Boat & Water Safety

Laws & Regulations


Water recreation

Cold water dangers

Download Cold Water Kills brochure This is a PDF file. You will need Adobe Acrobat Reader to download it.

man in cold waterOver 30 percent of boating fatalities in Minnesota happen in cold water with a victim not wearing a life jacket.

Falls overboard and capsizing are still the most common cause of boating fatalities in the state.

Falling into icy water can be deadly because many boaters do not think about the effects of cold water immersion. Wearing your life jacket could be the single most important factor in surviving cold water immersion.

Cold water immersion can kill in several ways, and most people die long before they become hypothermic.


Cold shock response

Within the first 2 to 3 minutes:

Swim failure

Within the first 30 minutes:

Immersion hypothermia

After at least 30 minutes of immersion:

Fight for survival

If you are wearing a life jacket, the 1-10-1 principle may save your life:

1 Minute

10 Minutes of meaningful moment

1 Hour (or more) of useful consciousness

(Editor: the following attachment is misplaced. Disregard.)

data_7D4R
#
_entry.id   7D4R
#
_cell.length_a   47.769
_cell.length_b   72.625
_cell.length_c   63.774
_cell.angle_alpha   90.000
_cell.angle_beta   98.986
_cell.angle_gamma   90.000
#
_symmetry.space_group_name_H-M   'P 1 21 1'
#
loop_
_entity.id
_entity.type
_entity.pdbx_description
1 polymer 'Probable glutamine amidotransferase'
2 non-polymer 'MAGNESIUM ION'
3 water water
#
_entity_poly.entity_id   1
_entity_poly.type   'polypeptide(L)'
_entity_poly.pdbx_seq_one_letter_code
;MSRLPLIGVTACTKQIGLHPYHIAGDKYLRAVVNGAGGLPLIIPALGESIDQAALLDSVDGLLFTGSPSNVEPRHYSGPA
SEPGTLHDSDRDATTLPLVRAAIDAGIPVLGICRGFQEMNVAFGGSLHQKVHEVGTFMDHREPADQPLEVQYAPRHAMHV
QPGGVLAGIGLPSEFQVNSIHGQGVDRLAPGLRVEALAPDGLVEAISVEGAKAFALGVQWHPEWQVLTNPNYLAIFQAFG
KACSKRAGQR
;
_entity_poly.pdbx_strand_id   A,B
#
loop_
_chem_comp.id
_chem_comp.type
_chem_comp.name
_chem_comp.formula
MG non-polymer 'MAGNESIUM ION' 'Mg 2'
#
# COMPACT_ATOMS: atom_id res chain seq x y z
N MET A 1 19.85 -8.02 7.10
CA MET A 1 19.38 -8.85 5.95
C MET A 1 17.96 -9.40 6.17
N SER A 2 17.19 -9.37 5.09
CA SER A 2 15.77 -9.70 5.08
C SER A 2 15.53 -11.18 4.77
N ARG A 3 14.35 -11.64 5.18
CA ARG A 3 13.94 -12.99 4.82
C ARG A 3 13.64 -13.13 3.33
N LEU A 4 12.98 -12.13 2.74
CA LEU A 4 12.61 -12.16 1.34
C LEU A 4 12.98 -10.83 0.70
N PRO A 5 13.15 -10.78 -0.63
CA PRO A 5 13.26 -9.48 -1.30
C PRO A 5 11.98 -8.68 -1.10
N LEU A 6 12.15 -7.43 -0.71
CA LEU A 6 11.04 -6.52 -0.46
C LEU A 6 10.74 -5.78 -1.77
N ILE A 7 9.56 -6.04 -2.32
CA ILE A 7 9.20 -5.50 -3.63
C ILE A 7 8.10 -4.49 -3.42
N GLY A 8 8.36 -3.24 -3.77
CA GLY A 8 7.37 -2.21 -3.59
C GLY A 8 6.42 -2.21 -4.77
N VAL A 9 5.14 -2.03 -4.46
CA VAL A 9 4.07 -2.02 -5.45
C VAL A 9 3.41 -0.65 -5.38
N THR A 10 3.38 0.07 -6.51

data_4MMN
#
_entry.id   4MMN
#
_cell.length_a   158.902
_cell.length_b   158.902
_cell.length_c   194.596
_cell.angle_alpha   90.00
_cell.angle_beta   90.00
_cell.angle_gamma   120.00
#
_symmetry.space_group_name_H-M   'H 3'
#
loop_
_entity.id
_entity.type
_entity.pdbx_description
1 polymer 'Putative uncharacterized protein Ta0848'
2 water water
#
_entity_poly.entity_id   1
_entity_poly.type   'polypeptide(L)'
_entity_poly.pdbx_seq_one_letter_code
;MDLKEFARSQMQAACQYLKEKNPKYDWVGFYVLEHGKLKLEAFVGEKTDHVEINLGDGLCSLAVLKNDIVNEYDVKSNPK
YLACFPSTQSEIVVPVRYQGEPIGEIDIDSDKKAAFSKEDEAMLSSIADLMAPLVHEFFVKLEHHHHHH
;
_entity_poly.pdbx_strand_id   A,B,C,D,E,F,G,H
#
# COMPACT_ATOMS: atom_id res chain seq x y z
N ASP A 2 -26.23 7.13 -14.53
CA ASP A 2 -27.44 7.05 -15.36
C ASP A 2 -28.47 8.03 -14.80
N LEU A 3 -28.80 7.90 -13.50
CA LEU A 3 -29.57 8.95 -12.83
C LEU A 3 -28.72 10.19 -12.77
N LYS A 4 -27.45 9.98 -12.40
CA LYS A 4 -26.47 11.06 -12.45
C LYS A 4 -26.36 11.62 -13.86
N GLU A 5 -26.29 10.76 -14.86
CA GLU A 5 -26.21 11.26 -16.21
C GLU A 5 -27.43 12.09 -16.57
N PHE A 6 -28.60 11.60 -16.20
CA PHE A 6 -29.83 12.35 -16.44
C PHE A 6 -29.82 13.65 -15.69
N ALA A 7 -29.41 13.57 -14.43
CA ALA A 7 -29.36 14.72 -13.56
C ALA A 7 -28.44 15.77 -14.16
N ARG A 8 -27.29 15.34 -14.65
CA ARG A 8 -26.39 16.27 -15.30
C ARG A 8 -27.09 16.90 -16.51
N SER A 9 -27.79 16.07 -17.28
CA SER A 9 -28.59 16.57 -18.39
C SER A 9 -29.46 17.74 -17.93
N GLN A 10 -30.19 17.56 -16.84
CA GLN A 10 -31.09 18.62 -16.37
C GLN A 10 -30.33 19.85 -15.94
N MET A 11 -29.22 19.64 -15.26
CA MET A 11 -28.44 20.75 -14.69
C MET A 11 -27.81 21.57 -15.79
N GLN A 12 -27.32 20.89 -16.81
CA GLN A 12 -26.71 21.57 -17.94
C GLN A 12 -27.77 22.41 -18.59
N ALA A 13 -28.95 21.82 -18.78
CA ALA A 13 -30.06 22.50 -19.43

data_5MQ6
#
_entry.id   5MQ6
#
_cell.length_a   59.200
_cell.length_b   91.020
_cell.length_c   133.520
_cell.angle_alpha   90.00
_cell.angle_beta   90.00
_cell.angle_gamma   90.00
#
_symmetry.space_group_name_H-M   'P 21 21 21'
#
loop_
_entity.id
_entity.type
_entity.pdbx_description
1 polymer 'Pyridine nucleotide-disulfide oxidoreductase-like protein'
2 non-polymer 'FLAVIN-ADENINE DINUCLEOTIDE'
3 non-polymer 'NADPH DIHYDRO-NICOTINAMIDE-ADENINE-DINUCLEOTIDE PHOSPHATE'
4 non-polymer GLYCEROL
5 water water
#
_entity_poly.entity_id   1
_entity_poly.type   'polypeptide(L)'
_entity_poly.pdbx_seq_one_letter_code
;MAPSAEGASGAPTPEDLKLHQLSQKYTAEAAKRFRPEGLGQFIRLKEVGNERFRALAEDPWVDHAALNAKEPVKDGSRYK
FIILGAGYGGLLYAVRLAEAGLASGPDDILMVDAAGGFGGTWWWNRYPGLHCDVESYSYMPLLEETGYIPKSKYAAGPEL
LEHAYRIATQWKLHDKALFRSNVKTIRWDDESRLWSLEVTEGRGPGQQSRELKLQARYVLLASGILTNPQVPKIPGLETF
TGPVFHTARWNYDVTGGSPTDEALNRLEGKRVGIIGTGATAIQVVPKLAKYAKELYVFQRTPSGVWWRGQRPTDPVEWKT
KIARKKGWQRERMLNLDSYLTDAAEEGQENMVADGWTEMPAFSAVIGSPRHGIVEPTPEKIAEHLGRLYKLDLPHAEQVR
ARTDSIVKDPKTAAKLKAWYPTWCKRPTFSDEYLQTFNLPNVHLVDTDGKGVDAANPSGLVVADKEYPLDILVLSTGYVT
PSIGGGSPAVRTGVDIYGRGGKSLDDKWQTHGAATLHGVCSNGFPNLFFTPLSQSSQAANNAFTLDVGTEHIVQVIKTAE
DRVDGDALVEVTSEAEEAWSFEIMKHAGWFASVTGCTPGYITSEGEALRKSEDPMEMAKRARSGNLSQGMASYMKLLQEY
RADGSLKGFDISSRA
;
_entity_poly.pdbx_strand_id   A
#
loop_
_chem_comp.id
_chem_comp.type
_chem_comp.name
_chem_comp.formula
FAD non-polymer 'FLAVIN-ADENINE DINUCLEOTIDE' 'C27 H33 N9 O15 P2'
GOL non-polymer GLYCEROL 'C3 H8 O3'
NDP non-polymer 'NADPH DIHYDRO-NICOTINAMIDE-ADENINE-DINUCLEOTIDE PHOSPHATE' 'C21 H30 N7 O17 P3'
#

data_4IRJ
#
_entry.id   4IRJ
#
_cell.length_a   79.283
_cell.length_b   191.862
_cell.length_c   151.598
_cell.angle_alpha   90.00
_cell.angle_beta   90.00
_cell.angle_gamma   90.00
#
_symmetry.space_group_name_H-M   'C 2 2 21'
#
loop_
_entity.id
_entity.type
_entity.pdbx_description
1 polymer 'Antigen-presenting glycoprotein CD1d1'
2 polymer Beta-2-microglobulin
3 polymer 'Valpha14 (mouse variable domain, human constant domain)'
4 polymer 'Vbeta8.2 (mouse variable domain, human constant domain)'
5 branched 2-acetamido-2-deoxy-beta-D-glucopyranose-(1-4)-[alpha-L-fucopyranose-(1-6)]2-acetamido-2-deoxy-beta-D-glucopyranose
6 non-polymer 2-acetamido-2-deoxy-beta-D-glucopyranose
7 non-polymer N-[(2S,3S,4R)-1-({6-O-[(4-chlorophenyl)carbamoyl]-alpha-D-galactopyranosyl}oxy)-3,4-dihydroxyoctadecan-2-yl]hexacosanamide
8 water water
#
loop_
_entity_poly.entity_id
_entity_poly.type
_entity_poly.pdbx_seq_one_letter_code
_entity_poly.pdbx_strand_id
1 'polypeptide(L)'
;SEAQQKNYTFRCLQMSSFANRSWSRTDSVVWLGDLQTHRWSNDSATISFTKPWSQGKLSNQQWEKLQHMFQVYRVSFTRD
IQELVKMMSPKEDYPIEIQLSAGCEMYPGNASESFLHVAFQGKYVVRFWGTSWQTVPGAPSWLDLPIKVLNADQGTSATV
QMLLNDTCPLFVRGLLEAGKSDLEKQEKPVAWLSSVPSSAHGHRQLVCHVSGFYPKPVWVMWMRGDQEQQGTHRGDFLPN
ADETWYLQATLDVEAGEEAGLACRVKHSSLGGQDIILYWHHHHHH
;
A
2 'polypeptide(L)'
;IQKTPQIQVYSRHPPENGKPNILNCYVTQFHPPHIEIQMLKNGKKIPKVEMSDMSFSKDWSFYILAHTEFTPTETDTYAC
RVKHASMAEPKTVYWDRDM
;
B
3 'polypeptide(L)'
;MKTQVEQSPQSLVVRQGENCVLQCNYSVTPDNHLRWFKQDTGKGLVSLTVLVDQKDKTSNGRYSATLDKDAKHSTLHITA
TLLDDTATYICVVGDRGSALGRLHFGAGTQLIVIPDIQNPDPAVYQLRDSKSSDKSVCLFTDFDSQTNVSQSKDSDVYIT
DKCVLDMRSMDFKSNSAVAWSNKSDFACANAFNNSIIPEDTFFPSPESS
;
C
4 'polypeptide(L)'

Stay with the boat

If the boat capsizes or the victim fall overboard, stay with the boat and try to reboard.

Slowing heat loss

Practice H.E.L.P in a pool first, before depending on it in an emergency.


Be a safe boater

Wear a life jacket- Minnesota law requires a wearable U.S. Coast Guard Approved life jacket for each person on board a watercraft.

Prevent capsizing- Reduce speed in rough water, don't overload a boat, secure loads from shifting and adjust for changing conditions.

Prevent falls overboard- Remain seated while underway, avoid a sudden shift in weight.

File a float plan- Leave it with a responsible person. Include a description of your boat, names of passengers, boating location, time of return and description of your car and where it is parked. Tell the person to call 911 if you don't return at the expected time.

Brief passengers – Everyone should know where all safety equipment is ( and how to use it), and how to start, stop and steer a boat.

Be prepared- Always wear a life jacket every time you step on a boat. Trying to put your life jacket on in the water is extremely difficult (if not impossible) and costs precious time and energy.

Carry a whistle or horn- Minnesota law requires a whistle or horn on all motorboats 16 feet or longer.

Keep an eye on the sky- No boater should ever set out in a storm.

Boaters should also: